I recently read an article from AOL regarding the decision to pay off your mortgage early. It's a popular decision because most feel it's the best way to invest money. It talked about the emotional aspects of having this looming debt over your head.
Of course, once people "own their homes" it's considered a victory...more like an end to a war.
Some folks celebrated with a mortgage-burning party, where they took a match to their mortgage papers and rejoiced.
Keep reading if you should you be planning a party soon.
So when should you pay off your mortgage early? Well, this particular article cited 3 important questions:
On the surface, this seems like a good idea. As you get closer to retirement, beef up those payments. You won't need that tax deduction anymore because your largest taxable income, your paycheck, will soon be gone.
What I urge you to question is, "Will I be able to retire?" If not, then keeping that note may be in your best interest since you can take that tax deduction.
What the article fails to mention is how you should pay off your mortgage. Do you start sending more money to your lender when you only have 15 more years to go? What if you've been promoted and earned a raise? Maybe when you start receiving other cash benefits?
Once you have made your decision, how should you follow through? You'll see the best way to pay off your mortgage early...if you so choose.
Your decision on staying put depends on your age, health and family situation. The article doesn't flat out say it, but context of this question leans towards a retirement scenario.
Are you healthy? Are you close to family? Are you in a one story? Do you have room for a care-giver?
So, let's say that you are healthy, close to family, in a one story, and have room for a care-giver. According to the article, this would be a great situation to pay off your home.
However, what if later you want to move? What if you are too close to family?...if you know what I mean. Things change, even in your golden years. Once you pay off your mortgage early, you lose your liquid position.
At least I agree with the article's argument to consider keeping your money liquid.
By paying off your mortgage, you are taking a highly liquid asset -- your cash -- and converting it into something far less liquid -- home equity.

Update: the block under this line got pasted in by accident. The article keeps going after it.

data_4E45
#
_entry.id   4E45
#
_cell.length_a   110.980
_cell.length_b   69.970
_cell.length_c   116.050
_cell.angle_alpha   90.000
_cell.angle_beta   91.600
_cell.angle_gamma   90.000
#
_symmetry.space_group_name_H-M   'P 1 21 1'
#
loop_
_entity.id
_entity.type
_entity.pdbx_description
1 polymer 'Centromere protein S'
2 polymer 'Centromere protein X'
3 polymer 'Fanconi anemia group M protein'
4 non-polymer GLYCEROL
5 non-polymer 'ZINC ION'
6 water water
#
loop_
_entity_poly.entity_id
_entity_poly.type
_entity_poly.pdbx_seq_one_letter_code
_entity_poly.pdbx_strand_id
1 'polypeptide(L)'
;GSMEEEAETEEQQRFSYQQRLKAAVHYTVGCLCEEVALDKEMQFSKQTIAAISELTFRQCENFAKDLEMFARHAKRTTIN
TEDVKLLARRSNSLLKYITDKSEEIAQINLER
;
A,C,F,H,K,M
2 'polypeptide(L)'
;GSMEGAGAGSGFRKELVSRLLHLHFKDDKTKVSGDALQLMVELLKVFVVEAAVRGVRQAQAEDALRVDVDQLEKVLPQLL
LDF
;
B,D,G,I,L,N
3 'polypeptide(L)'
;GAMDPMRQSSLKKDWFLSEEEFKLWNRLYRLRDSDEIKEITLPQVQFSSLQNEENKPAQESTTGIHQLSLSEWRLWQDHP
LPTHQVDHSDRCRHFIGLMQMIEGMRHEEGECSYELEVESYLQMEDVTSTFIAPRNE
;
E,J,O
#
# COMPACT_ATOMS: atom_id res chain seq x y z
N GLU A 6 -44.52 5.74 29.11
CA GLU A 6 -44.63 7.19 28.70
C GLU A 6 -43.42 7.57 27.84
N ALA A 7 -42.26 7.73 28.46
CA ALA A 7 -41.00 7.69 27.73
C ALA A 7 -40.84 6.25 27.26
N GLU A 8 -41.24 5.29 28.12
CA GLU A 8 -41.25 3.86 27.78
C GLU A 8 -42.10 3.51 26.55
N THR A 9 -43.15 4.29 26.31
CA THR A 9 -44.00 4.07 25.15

However, I disagree with their advice to invest in your 401k retirement plan. So, their suggestion is to not put your cash into something less liquid (home equity), but it is to invest it into something less liquid (a 401k).
That doesn't make sense to me. It's not even close to wealth without risk. Instead of putting your money in this risky basket, put it into this risky basket.
Why not implement the infinite banking concept and have your money filter through this wealth vehicle? Transfer risk...and earn interest while doing it.
If you ask me, you should not pay off your mortgage early. It's too risky, especially if your strategy is to send extra payments to the bank.
...when you send them extra mortgage payments. Banks typically get their make their money back in 7 years from a mortgage. Sending them more checks gives them the opportunity to lend it out and earn more interest.
Here's a thought, you are sending the bank more money so they can earn more interest while you earn none on the money you sent them. How do banks make money? Man, those guys are smart!
It's not liquid, home equity earns no rate of return, and it's not protected from value loss or even creditors.
OK, here's the secret. If you so choose to pay off your mortgage early, do so in one payment (stroke one large check).
Just promise me you'll be careful when you burn those mortgage papers.
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